NIC and VIP were purchased from Sigma-Aldrich® (St. Louis, MO, USA) and Calbiochem EDM Chemicals, Inc. (San Diego, CA, USA), respectively. Stock solutions were made, according to the manufacturer’s instructions, at 10 mM and 5 μM, respectively, and as used in our previous studies [14] (Patent WO/2015/079093).

After cell cycle synchronization, the aMSC were washed with phosphate-buffered saline (PBS; Gibco®) and exposed to 3 experimental conditions (Figure 1) to finally obtain 9 different PhC (Table 1): (1)aMSC were cultured in complete DMEM/F12 with GlutaMAX™ supplemented with 10% FBS and 2% antibiotics for 24 hours (Figure 1(a), left). Afterward, the supernatant was collected, centrifuged for 5 min at 1,000 rpm, and passed through a 0.2 μm sterile syringe filter (Fisherbrand™, Loughborough, UK) to be used as CM (24 h-CM) or CM combined with NIC, VIP, or NIC+VIP just before use (PhC 1).(2)In parallel, aMSC were stimulated with NIC, VIP, or NIC+VIP prepared by dilution in complete DMEM/F12 with GlutaMAX™ supplemented culture medium (Figure 1(b), left). Subsequently, the supernatants of the stimulated aMSC containing the drugs were collected (PhC 2) and processed as described above(3)Finally, both stimulated and nonstimulated aMSC were washed with PBS and cultured in complete DMEM/F12 with GlutaMAX™ supplement culture medium for an additional 24 hours. The supernatants were collected, centrifuged, and filtered to be in use as 48 h-CM (Figure 1(a), right) and PhC 3 (Figure 1(b), right).


AcronymaMSC-CMDrugs present

PhC 1 with NICCombinedNIC
PhC 1 with 1 VIPCombinedVIP
PhC 1 with 1 NIC+VIPCombinedNIC+VIP
PhC 2 with NICStimulated-combinedNIC
PhC 2 with 2 VIPStimulated-combinedVIP
PhC 2 with NIC+VIPStimulated-combinedNIC+VIP
PhC 3 with NICStimulatedNone
PhC 3 with VIPStimulatedNone
PhC 3 with NIC+VIPStimulatedNone

aMSC: adipose-derived mesenchymal stem cells; CM: conditioned medium; NIC: nicotinamide; PhC: pharmaceutical compositions; VIP: vasoactive intestinal peptide.

Fresh CM and PhC were prepared for each experimental procedure and stored at 4°C until used. Complete DMEM/F12 with GlutaMAX™ supplement culture medium was used as the control. Protocols used in this study to obtain CM and PhC were previously set up and optimized in our laboratory (preliminary studies, data not shown).

2.3. In Vitro ARPE-19 Cell Oxidative Stress Model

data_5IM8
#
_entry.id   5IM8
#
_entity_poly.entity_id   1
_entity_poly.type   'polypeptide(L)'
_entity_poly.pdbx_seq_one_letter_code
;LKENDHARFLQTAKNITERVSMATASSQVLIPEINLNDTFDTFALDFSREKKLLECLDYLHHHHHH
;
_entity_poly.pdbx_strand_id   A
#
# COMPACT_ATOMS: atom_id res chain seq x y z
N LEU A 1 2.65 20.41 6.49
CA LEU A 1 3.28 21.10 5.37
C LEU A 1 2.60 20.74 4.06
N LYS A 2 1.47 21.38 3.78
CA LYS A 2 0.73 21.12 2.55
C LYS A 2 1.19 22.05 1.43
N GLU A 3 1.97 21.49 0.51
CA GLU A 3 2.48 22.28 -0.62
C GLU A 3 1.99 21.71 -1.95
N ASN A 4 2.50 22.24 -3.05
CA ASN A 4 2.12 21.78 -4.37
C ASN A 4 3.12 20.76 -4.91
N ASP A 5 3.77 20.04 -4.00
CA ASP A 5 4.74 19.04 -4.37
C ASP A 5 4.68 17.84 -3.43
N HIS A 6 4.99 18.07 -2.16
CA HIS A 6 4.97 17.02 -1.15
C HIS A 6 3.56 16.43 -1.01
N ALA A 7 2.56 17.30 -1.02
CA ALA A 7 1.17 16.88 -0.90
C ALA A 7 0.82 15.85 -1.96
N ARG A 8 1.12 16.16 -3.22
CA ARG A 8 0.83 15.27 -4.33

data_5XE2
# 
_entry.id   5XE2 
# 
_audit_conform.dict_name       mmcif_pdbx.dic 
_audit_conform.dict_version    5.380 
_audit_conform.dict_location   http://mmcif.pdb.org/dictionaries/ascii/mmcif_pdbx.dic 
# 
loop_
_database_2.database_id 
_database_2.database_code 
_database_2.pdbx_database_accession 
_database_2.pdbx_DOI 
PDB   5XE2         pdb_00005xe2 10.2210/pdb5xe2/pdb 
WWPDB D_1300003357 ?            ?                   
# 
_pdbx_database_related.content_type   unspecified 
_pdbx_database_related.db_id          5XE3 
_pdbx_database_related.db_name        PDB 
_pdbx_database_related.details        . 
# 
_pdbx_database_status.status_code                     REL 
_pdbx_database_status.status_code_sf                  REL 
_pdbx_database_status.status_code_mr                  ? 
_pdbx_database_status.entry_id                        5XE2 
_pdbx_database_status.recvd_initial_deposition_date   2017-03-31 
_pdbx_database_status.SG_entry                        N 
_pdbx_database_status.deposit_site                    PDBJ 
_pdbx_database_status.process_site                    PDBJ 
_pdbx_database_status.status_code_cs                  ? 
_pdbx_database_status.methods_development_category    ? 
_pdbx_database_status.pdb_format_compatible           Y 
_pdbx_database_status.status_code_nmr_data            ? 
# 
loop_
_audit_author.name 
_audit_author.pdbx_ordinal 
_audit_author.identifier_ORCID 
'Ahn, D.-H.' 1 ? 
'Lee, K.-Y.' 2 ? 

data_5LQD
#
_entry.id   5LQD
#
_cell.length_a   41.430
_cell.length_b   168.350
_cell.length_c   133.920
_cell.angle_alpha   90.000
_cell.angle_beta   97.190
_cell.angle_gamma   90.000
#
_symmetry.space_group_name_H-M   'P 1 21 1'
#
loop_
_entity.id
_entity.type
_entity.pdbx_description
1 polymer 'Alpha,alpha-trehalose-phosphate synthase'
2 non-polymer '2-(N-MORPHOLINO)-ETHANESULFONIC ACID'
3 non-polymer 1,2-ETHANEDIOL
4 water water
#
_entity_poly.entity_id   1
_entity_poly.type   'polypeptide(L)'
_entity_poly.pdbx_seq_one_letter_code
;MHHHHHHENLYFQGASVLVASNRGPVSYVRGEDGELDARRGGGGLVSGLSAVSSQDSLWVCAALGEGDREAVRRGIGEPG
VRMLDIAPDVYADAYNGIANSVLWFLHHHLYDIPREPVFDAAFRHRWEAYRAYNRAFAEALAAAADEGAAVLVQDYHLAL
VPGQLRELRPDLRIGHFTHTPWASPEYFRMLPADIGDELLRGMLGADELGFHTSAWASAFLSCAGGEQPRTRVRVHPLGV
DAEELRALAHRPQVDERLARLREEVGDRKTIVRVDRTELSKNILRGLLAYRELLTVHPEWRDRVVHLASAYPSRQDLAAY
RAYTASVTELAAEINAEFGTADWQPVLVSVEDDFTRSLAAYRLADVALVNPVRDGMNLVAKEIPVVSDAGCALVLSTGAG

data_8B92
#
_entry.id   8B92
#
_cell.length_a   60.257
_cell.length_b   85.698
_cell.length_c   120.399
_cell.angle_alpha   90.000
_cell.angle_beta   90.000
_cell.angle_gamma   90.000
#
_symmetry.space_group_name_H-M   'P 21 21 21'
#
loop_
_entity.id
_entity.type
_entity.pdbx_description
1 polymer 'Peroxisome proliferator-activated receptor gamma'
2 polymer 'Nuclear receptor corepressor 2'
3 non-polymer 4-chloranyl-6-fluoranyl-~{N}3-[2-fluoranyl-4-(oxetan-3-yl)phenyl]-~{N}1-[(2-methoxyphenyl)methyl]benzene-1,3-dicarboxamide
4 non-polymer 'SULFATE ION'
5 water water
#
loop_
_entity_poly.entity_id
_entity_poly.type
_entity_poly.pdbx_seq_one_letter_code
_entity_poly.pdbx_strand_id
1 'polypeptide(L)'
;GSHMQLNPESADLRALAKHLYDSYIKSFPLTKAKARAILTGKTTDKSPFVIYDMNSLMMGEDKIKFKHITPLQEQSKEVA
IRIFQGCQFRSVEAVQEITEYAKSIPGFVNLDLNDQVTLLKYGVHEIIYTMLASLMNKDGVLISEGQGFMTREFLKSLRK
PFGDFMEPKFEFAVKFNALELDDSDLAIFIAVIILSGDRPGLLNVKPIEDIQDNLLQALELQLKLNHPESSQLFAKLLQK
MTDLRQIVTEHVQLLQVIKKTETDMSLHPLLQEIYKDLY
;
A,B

All PhC and CM were tested in an in vitro model of ARPE-19 cell oxidative stress. This model was set up by using glucose oxidase (GOx) from Aspergillus niger (Sigma-Aldrich®) to induce oxidative damage to the cells [18]. After cell cycle synchronization, ARPE-19 cells were exposed to different GOx concentrations (7-12 mU/ml in DMEM high glucose culture medium completed with 10% FBS and 1% antibiotics-antimycotic) for 24 hours. Untreated and treated cells with 0.001% benzalkonium chloride were used as negative and positive controls of cell death. ARPE-19 cell damage was assessed by using 3-(4,5-dimethylthiazol-2-yl)-2,5-diphenyltetrazolium bromide (MTT) cytotoxicity assay (Sigma-Aldrich®). Results were expressed as the percentage of living cells in each experimental condition to negative control (100% cell viability).

2.4. ARPE-19 Cell Proliferation Assays

After oxidative damage induction, ARPE-19 cells were washed with PBS and exposed to CM or PhC for 6 days. Cell proliferation assays were performed at days 0, 1, 3, and 6 using alamarBlue® (AbD Serotec, Oxford, UK). Complete DMEM/F12 with GlutaMAX™ supplement prepared with 10% alamarBlue® was added to each well and incubated at 37°C for 5 hours. Then, fluorescence was measured at 560 nm excitation and 590 nm emission wavelengths (SPECTRAmax M5, Molecular Devices, Sunnyvale, CA, USA). Cells were washed with PBS and then fresh CM or PhC was prepared with complete culture medium (in a proportion of 1 : 1). Three experiments in triplicate were performed in every experimental condition. Data collected immediately after oxidative damage were considered as “time 0” and used to normalize the obtained values.